* I admit that I didn't stick around for the late-in-the-agenda item on the Capper trash enclosures. But DCHA mentioned that they had met with the city's Public Space Committee in advance of their monthly meeting, and were making progress on modifications to the design. ANC chair Moffatt asked if the enclosures still exist at all in the new design, and when he got the "yes" answer, that ended the discussion.
 

The agenda for Monday's ANC 6D monthly meeting is out, and the most enticing item is Akridge looking for the commission's support in advance of its Jan. 29 Capitol Gateway zoning overlay review for its new 700,000-sq-ft mixed-use development at 25 M, on the site of the old WMATA Southeastern Bus Garage, in the block directly north of Nationals Park. At this point, little has been put forth publicly about the project other than it'll be a office/residential/retail mix, and is expected to get underway in early 2010.
Also on the agenda is a third go-round with the DC Housing Authority over the designs for some external trash enclosures for some of the units at Capitol Quarter. I wrote about the first discussion here, and the Hill Rag has the report on the second one. Will the third time be the charm, or will bad things come in threes? There will also be a status report about the Capper redevelopment in general.
There's also apparently a letter being brought by Commissioner Sobelsohn to express the ANC's support for retaining the Nats Express shuttle bus that brings stadium-goers to the neighborhood from the parking lots at RFK. I imagine that the ANC will be expressing some level of concern about increased traffic and parking problems if that shuttle service goes away (it was reported last month that Tommy Wells is in favor of ending it).
The ANC meeting is at 7 pm at St. Augustine's Church at Sixth and M streets, SW.
 

The group of urban planning students at the University of Maryland who have been studying the lower part of Eighth Street will be presenting their "Connect Barracks Row" findings at a public meeting on Dec. 18 from 7:30 pm to 9 pm at the Navy Yard Car Barn, better known as the Blue Castle, at 770 M Street, SE. You can see the presentation from their Oct. 29 community meeting and read a little more about the project on their web site.
The students' work also got a write-up in today's Washington Business Journal (subscribers only), which says: "Their findings so far come as no surprise: Walking beneath the noisy highway is undesirable, parking isn't easy to find and there is little reason to go to the site in the first place."
In describing lower Eighth Street, WBJ also says: "A developer had plans to turn one block into housing and residential space, but that plan apparently went nowhere." Sounds like a reference to the original plans for the Admiral at 801 Virginia, which as I've been writing over the past few weeks has been redesigned as an office building and received its Board of Zoning Adjustment approvals on Tuesday.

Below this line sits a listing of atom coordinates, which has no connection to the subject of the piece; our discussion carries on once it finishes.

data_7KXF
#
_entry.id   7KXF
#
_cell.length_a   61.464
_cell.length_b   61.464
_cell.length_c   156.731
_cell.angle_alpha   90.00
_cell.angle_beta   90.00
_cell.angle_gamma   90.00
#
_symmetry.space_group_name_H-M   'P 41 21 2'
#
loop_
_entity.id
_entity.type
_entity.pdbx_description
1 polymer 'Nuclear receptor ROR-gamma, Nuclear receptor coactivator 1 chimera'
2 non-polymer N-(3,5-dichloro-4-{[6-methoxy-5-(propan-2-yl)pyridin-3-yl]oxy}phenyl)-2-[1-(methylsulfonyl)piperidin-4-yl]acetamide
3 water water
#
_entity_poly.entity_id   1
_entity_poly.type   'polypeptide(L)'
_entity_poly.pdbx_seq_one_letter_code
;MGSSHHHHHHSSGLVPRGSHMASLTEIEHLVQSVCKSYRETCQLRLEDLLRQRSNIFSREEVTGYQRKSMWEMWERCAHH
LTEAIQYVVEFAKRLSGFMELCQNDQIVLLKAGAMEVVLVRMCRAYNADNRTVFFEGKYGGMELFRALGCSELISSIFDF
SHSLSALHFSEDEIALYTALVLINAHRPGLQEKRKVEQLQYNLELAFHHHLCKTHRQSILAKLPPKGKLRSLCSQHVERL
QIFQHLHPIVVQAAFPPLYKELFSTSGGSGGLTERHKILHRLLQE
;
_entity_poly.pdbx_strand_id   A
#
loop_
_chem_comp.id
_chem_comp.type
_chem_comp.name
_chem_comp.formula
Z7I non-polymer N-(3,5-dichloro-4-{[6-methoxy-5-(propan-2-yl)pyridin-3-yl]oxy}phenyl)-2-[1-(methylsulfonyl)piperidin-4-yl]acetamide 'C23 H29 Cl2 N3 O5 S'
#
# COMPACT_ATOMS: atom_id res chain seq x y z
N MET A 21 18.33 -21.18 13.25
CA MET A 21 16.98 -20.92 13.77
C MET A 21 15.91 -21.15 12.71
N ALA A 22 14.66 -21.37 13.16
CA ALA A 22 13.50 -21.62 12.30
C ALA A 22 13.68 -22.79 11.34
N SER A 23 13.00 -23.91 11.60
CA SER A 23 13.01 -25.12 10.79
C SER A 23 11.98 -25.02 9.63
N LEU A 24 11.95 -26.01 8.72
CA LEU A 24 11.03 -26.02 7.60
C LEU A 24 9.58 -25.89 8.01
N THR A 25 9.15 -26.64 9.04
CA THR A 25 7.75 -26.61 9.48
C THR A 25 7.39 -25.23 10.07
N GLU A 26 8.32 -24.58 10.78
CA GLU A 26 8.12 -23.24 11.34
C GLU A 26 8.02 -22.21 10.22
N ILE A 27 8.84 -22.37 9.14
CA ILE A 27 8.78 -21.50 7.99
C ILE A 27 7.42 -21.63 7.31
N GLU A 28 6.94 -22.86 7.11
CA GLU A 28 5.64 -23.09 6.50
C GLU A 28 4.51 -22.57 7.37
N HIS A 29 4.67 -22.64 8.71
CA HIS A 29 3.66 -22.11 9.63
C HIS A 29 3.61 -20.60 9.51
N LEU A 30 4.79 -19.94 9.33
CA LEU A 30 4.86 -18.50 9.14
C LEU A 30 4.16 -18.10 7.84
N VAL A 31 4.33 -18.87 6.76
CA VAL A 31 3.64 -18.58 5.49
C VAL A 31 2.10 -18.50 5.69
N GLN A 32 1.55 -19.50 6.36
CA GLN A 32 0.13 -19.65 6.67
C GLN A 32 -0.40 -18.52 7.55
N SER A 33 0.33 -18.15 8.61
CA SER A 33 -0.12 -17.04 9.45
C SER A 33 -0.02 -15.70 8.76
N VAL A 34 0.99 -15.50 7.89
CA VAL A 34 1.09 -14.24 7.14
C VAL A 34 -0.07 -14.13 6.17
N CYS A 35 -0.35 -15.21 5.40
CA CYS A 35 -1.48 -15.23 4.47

There's also mention of the hopes by Madison Marquette to turn the Blue Castle into a 99,000-sq-ft retail destination, but no progress has been announced.
Comments (0)
More posts: 8th Street, meetings, Retail, zoning
 

This afternoon the city's Board of Zoning Adjustment approved unanimously two requested variances that will allow 801 Virginia Avenue to go forward as a 19,000-sq-ft office building with 3,000 feet of ground-floor retail. I admit to listening to the webcast with only about half an ear, but the bulk of the discussion seemed to be centered around the applicant's request to only have 17 underground parking spaces instead of the required 30 (17 is still four more than were allotted in the original condo-building design). As I wrote about a few weeks back, the developers say that groundwater levels and potential soil contamination issues would make it prohibitively expensive to dig two additional levels of parking (and having to have the garage entrance on L Street apparently doesn't help, either).
The 17 spaces will all be assigned to the office tenants, so there will be no parking for retail customers. (There was some discussion of creating overflow parking if necessary at 816 Potomac Avenue, another property owned by the same developer.) The applicant's traffic consultant also laid out the proximity of the site to Metro subway stations and bus lines, and with the request having the full support of the Office of Planning, ANC 6B, and the Capitol Hill Restoration Society, the board voted to approve the variances.
No word on when the project might get underway.
Comments (0)
More posts: 801va, 8th Street, meetings, Retail, zoning